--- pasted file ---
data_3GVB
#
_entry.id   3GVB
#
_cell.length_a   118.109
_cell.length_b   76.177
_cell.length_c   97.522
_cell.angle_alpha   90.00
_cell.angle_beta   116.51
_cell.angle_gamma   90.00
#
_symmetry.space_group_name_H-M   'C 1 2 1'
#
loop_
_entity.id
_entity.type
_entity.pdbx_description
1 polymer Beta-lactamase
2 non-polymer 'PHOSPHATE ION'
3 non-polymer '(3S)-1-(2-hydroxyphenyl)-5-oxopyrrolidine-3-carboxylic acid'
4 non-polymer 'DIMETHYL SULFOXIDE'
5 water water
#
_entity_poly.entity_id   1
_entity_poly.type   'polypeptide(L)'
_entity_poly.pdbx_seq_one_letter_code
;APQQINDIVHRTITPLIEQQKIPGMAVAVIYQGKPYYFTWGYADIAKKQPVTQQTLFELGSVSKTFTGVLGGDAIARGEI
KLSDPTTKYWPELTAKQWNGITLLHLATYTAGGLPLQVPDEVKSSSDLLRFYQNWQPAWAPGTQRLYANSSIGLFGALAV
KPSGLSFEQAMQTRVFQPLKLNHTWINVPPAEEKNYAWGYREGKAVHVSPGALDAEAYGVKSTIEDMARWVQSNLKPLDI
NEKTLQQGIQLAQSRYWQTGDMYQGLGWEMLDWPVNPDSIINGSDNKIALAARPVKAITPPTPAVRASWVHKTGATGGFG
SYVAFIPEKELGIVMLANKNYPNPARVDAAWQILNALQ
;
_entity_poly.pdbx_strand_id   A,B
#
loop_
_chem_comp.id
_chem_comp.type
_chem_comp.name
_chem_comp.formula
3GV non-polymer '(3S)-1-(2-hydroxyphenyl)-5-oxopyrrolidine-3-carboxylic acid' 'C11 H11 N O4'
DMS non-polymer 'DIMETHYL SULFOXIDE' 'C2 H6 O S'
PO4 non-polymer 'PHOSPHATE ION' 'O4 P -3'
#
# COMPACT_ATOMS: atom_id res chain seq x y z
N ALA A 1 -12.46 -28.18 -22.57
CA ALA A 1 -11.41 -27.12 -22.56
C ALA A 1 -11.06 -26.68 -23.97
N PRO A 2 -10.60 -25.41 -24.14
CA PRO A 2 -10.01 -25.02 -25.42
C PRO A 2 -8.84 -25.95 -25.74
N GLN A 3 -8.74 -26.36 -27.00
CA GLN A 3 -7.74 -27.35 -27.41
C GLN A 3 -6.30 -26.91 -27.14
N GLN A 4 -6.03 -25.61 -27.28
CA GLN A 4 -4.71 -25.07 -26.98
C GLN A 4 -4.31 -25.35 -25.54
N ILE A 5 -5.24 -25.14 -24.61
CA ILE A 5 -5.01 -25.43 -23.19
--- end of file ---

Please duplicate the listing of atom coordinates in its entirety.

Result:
data_3GVB
#
_entry.id   3GVB
#
_cell.length_a   118.109
_cell.length_b   76.177
_cell.length_c   97.522
_cell.angle_alpha   90.00
_cell.angle_beta   116.51
_cell.angle_gamma   90.00
#
_symmetry.space_group_name_H-M   'C 1 2 1'
#
loop_
_entity.id
_entity.type
_entity.pdbx_description
1 polymer Beta-lactamase
2 non-polymer 'PHOSPHATE ION'
3 non-polymer '(3S)-1-(2-hydroxyphenyl)-5-oxopyrrolidine-3-carboxylic acid'
4 non-polymer 'DIMETHYL SULFOXIDE'
5 water water
#
_entity_poly.entity_id   1
_entity_poly.type   'polypeptide(L)'
_entity_poly.pdbx_seq_one_letter_code
;APQQINDIVHRTITPLIEQQKIPGMAVAVIYQGKPYYFTWGYADIAKKQPVTQQTLFELGSVSKTFTGVLGGDAIARGEI
KLSDPTTKYWPELTAKQWNGITLLHLATYTAGGLPLQVPDEVKSSSDLLRFYQNWQPAWAPGTQRLYANSSIGLFGALAV
KPSGLSFEQAMQTRVFQPLKLNHTWINVPPAEEKNYAWGYREGKAVHVSPGALDAEAYGVKSTIEDMARWVQSNLKPLDI
NEKTLQQGIQLAQSRYWQTGDMYQGLGWEMLDWPVNPDSIINGSDNKIALAARPVKAITPPTPAVRASWVHKTGATGGFG
SYVAFIPEKELGIVMLANKNYPNPARVDAAWQILNALQ
;
_entity_poly.pdbx_strand_id   A,B
#
loop_
_chem_comp.id
_chem_comp.type
_chem_comp.name
_chem_comp.formula
3GV non-polymer '(3S)-1-(2-hydroxyphenyl)-5-oxopyrrolidine-3-carboxylic acid' 'C11 H11 N O4'
DMS non-polymer 'DIMETHYL SULFOXIDE' 'C2 H6 O S'
PO4 non-polymer 'PHOSPHATE ION' 'O4 P -3'
#
# COMPACT_ATOMS: atom_id res chain seq x y z
N ALA A 1 -12.46 -28.18 -22.57
CA ALA A 1 -11.41 -27.12 -22.56
C ALA A 1 -11.06 -26.68 -23.97
N PRO A 2 -10.60 -25.41 -24.14
CA PRO A 2 -10.01 -25.02 -25.42
C PRO A 2 -8.84 -25.95 -25.74
N GLN A 3 -8.74 -26.36 -27.00
CA GLN A 3 -7.74 -27.35 -27.41
C GLN A 3 -6.30 -26.91 -27.14
N GLN A 4 -6.03 -25.61 -27.28
CA GLN A 4 -4.71 -25.07 -26.98
C GLN A 4 -4.31 -25.35 -25.54
N ILE A 5 -5.24 -25.14 -24.61
CA ILE A 5 -5.01 -25.43 -23.19